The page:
Townsend has been working with the hillwalking officer, whose post is funded by Sport England.

All the BMC's ambassadors attended the Kendal Mountain Festival gathering

All the BMC's ambassadors attended the Kendal Mountain Festival gathering

Chris Townsend said: “As I’m the first-ever hillwalking ambassador and so far the only one, and Carey Davies is the first hillwalking officer, to some extent, we’re learning as we go along.

“Overall, it is to raise the profile of the BMC and to say to people: ‘the BMC is not just a climbers’ organisation, it’s an outdoor hill organisation’, so hillwalkers are just as important as climbers and the BMC does a lot for hillwalkers and to explain what that is.

“I’ve been a member for longer than I can remember, but we need to explain why I’ve been a member as a hillwalker.

“I’ve done a couple of films for BMC TV. We’re going to do some more films. I’ll be doing a bit of writing, but also promoting it on social media as well.

“So I’ve been commenting on and sharing things, sharing things about the BMC as the ambassador for hillwalking.

“I would hope in future that there are other hillwalking ambassadors; I think there are seven climbing ambassadors.”

Hillwalkers are not the only group in the BMC’s sights for increased involvement.

Dave Turnbull told the Kendal gathering: “We are very keen to get more women involved with the BMC at different levels. The Sports Council put various requirements on us, but basically, it’s good practice. We want women to get involved with the BMC at area level.”

BMC vice-president Mina Leslie-Wujastyk

BMC vice-president Mina Leslie-Wujastyk

Vice-president Mina Leslie-Wujastyk, a Sheffield rock-climber, was on hand to expand.

She said: “We’ve increased the number of website and Summit articles that are relevant to women in climbing, hillwalking and mountaineering. We’re making a push to make sure that isn’t neglected. With a male-dominated organisation, it’s easy for those things to be slightly overlooked.

“We’ve support the women’s climbing symposium, which has just had its third year and has been stupidly successful. We’re proud to be an active part of that.

“We’re actively engaging in Sport England’s This Girl Can campaign.  It’s going to have adverts on TV from January. The basic idea is to celebrate active women and to encourage other women to become more active through deconstructing barriers.

“So it’s not going to be loads of pictures of stunning glossy women who look like they’re not sweating on a cliff face.

“It’s going to be women out and about, doing sport, having a really good time, sweating profusely, having mud on their faces – all the things real women want to be doing and are doing.”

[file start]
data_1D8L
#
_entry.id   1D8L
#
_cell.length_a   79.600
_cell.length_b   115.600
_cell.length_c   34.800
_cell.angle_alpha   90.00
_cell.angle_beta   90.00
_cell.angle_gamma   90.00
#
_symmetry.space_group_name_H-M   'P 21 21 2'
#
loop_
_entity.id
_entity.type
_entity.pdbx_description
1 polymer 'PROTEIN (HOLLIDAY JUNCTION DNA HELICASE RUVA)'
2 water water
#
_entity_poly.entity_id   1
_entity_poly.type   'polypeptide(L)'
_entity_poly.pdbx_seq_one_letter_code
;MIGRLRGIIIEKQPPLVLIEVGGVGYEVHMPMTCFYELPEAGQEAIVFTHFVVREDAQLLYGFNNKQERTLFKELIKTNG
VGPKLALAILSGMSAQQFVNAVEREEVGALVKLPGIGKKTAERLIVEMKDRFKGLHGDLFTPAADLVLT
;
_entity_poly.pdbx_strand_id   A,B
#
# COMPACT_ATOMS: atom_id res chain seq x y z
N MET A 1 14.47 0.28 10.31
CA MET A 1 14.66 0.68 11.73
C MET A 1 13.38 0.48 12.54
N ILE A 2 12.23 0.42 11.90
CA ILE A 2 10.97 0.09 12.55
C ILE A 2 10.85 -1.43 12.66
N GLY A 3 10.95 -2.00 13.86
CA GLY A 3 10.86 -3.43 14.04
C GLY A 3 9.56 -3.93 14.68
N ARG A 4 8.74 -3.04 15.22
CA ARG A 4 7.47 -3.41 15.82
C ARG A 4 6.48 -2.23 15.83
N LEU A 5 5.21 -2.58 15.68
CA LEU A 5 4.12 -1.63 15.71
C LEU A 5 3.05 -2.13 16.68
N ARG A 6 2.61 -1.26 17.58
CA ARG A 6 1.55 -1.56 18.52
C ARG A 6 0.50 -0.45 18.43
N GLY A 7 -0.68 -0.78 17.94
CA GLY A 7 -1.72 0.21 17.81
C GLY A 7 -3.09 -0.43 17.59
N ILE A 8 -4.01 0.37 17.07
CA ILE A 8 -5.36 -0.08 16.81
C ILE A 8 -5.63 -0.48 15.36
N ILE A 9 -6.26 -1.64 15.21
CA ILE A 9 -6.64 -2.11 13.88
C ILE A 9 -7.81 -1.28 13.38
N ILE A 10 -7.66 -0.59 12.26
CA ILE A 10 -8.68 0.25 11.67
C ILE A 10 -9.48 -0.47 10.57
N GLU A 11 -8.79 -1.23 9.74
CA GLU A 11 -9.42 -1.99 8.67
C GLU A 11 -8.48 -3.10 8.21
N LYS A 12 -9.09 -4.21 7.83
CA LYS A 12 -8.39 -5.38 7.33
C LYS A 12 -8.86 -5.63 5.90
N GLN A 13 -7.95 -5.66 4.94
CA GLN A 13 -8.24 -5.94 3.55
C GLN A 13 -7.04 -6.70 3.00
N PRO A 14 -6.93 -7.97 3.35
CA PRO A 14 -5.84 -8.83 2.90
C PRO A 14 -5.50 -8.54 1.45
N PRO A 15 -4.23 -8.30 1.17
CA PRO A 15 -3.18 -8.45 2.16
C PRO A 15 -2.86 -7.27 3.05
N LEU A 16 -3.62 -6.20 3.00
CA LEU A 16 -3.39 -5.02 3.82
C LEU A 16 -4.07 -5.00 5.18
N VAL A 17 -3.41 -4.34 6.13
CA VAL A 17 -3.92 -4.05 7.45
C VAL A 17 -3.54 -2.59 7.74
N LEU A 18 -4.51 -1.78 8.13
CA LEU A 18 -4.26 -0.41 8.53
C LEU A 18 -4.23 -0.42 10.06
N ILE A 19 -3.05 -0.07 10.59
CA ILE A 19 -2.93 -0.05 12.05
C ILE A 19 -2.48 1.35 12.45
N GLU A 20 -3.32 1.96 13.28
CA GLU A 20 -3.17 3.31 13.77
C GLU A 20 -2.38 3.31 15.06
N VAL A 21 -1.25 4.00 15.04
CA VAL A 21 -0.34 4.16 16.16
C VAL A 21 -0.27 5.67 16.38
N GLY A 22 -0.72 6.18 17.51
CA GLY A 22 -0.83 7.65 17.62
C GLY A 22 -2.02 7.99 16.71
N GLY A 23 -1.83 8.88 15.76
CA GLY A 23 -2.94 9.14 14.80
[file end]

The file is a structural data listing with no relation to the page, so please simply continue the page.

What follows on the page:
Turnbull admitted the council had a major problem with its travel insurance scheme after the insurers refused to pay out on some high-profile Alpine rescue claims, despite other providers, notably the Austrian Alpine Club, settling the claims.

“This led to us falling out with them [the BMC’s insurers] big-time and parting ways.

“We’ve found a new company. They have agreed to take on virtually identical wording to the Austrian Alpine Club which means fundamentally if you have an accident in the mountains you will be rescued and there won’t be any questions asked, which is the way it should have been all the time with the BMC scheme.

“There was a lot of bad press on UKClimbing and it’s had a quite a negative impact on the BMC’s income and reputation. But that, I’m pretty hopeful, will be solved and the good thing is that we appealed to the financial ombudsman on the first of these cases and they’ve now found in our favour and told the insurer they have to pay out.”

The BMC will continue to work with the all-party Parliamentary group

The BMC will continue to work with the all-party Parliamentary group

But he was upbeat about the health of the British Mountaineering Council, which celebrates its 70th anniversary this year – on 2 December officially.

He said: “Financially, we’re pretty stable; membership is pretty stable, given that the insurance scheme has had a difficult ride over the past couple of years. Our membership is still increasing by one or two per cent a year.”

The BMC said it expects its new hillwalking strategy to be introduced next year.

It also says it hopes to continue and extend its work with the all-party Parliamentary group for mountaineering, the Open Wales Campaign to create new access laws in Wales, and complete dedication of all the land it owns to make them open access permanently.